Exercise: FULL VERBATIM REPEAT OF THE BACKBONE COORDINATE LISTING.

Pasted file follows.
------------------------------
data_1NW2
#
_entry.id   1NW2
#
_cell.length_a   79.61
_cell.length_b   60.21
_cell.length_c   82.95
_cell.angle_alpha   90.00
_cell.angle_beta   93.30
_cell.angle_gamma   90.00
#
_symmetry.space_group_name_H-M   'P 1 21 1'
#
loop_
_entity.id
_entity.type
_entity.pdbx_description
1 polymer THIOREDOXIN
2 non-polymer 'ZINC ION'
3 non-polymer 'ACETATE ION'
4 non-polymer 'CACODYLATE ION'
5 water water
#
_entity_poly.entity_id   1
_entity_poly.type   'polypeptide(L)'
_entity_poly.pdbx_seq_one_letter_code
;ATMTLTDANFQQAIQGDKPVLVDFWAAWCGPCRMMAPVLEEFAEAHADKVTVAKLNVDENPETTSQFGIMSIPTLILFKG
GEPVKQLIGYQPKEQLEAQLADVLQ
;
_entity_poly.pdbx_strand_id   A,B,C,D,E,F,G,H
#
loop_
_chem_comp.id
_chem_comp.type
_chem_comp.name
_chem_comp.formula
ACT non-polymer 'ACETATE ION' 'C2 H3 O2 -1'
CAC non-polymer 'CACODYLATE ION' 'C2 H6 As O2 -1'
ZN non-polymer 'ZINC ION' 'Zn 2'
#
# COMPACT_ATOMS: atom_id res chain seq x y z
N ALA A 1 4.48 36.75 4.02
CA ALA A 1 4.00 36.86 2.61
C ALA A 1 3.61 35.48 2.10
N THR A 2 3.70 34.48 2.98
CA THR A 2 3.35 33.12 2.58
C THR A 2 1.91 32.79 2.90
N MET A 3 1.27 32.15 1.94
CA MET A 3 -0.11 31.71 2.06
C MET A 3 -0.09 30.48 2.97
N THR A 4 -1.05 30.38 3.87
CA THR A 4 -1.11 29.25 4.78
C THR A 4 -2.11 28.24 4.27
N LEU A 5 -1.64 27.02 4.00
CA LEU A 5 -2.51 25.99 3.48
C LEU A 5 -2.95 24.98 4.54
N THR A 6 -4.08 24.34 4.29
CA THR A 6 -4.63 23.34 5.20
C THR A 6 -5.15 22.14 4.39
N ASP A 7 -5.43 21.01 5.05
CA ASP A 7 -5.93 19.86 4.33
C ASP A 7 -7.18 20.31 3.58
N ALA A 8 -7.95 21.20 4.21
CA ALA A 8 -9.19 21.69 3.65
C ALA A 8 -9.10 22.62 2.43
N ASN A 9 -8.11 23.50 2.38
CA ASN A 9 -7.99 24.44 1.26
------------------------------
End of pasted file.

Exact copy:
data_1NW2
#
_entry.id   1NW2
#
_cell.length_a   79.61
_cell.length_b   60.21
_cell.length_c   82.95
_cell.angle_alpha   90.00
_cell.angle_beta   93.30
_cell.angle_gamma   90.00
#
_symmetry.space_group_name_H-M   'P 1 21 1'
#
loop_
_entity.id
_entity.type
_entity.pdbx_description
1 polymer THIOREDOXIN
2 non-polymer 'ZINC ION'
3 non-polymer 'ACETATE ION'
4 non-polymer 'CACODYLATE ION'
5 water water
#
_entity_poly.entity_id   1
_entity_poly.type   'polypeptide(L)'
_entity_poly.pdbx_seq_one_letter_code
;ATMTLTDANFQQAIQGDKPVLVDFWAAWCGPCRMMAPVLEEFAEAHADKVTVAKLNVDENPETTSQFGIMSIPTLILFKG
GEPVKQLIGYQPKEQLEAQLADVLQ
;
_entity_poly.pdbx_strand_id   A,B,C,D,E,F,G,H
#
loop_
_chem_comp.id
_chem_comp.type
_chem_comp.name
_chem_comp.formula
ACT non-polymer 'ACETATE ION' 'C2 H3 O2 -1'
CAC non-polymer 'CACODYLATE ION' 'C2 H6 As O2 -1'
ZN non-polymer 'ZINC ION' 'Zn 2'
#
# COMPACT_ATOMS: atom_id res chain seq x y z
N ALA A 1 4.48 36.75 4.02
CA ALA A 1 4.00 36.86 2.61
C ALA A 1 3.61 35.48 2.10
N THR A 2 3.70 34.48 2.98
CA THR A 2 3.35 33.12 2.58
C THR A 2 1.91 32.79 2.90
N MET A 3 1.27 32.15 1.94
CA MET A 3 -0.11 31.71 2.06
C MET A 3 -0.09 30.48 2.97
N THR A 4 -1.05 30.38 3.87
CA THR A 4 -1.11 29.25 4.78
C THR A 4 -2.11 28.24 4.27
N LEU A 5 -1.64 27.02 4.00
CA LEU A 5 -2.51 25.99 3.48
C LEU A 5 -2.95 24.98 4.54
N THR A 6 -4.08 24.34 4.29
CA THR A 6 -4.63 23.34 5.20
C THR A 6 -5.15 22.14 4.39
N ASP A 7 -5.43 21.01 5.05
CA ASP A 7 -5.93 19.86 4.33
C ASP A 7 -7.18 20.31 3.58
N ALA A 8 -7.95 21.20 4.21
CA ALA A 8 -9.19 21.69 3.65
C ALA A 8 -9.10 22.62 2.43
N ASN A 9 -8.11 23.50 2.38
CA ASN A 9 -7.99 24.44 1.26